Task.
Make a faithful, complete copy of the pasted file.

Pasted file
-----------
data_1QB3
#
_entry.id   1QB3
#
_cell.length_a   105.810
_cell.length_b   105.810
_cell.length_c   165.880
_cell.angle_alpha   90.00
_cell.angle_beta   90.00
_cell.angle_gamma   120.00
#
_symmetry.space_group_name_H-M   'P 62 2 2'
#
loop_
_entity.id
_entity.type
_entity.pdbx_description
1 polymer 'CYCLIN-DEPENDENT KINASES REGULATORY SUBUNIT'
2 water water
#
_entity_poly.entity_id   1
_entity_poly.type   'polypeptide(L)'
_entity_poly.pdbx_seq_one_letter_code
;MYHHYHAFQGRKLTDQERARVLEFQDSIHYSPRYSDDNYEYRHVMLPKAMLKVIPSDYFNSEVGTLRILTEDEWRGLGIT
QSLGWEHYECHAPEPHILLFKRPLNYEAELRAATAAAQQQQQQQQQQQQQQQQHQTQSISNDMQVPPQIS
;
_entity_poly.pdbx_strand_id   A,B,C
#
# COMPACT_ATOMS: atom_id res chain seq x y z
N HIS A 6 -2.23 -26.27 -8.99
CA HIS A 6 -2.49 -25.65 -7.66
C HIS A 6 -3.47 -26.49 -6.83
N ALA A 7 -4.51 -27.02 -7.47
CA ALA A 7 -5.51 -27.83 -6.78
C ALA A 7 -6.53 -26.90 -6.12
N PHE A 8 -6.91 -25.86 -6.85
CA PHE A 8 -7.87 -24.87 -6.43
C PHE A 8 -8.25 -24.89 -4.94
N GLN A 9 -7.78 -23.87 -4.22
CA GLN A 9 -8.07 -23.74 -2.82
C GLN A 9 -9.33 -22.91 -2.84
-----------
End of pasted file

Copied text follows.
data_1QB3
#
_entry.id   1QB3
#
_cell.length_a   105.810
_cell.length_b   105.810
_cell.length_c   165.880
_cell.angle_alpha   90.00
_cell.angle_beta   90.00
_cell.angle_gamma   120.00
#
_symmetry.space_group_name_H-M   'P 62 2 2'
#
loop_
_entity.id
_entity.type
_entity.pdbx_description
1 polymer 'CYCLIN-DEPENDENT KINASES REGULATORY SUBUNIT'
2 water water
#
_entity_poly.entity_id   1
_entity_poly.type   'polypeptide(L)'
_entity_poly.pdbx_seq_one_letter_code
;MYHHYHAFQGRKLTDQERARVLEFQDSIHYSPRYSDDNYEYRHVMLPKAMLKVIPSDYFNSEVGTLRILTEDEWRGLGIT
QSLGWEHYECHAPEPHILLFKRPLNYEAELRAATAAAQQQQQQQQQQQQQQQQHQTQSISNDMQVPPQIS
;
_entity_poly.pdbx_strand_id   A,B,C
#
# COMPACT_ATOMS: atom_id res chain seq x y z
N HIS A 6 -2.23 -26.27 -8.99
CA HIS A 6 -2.49 -25.65 -7.66
C HIS A 6 -3.47 -26.49 -6.83
N ALA A 7 -4.51 -27.02 -7.47
CA ALA A 7 -5.51 -27.83 -6.78
C ALA A 7 -6.53 -26.90 -6.12
N PHE A 8 -6.91 -25.86 -6.85
CA PHE A 8 -7.87 -24.87 -6.43
C PHE A 8 -8.25 -24.89 -4.94
N GLN A 9 -7.78 -23.87 -4.22
CA GLN A 9 -8.07 -23.74 -2.82
C GLN A 9 -9.33 -22.91 -2.84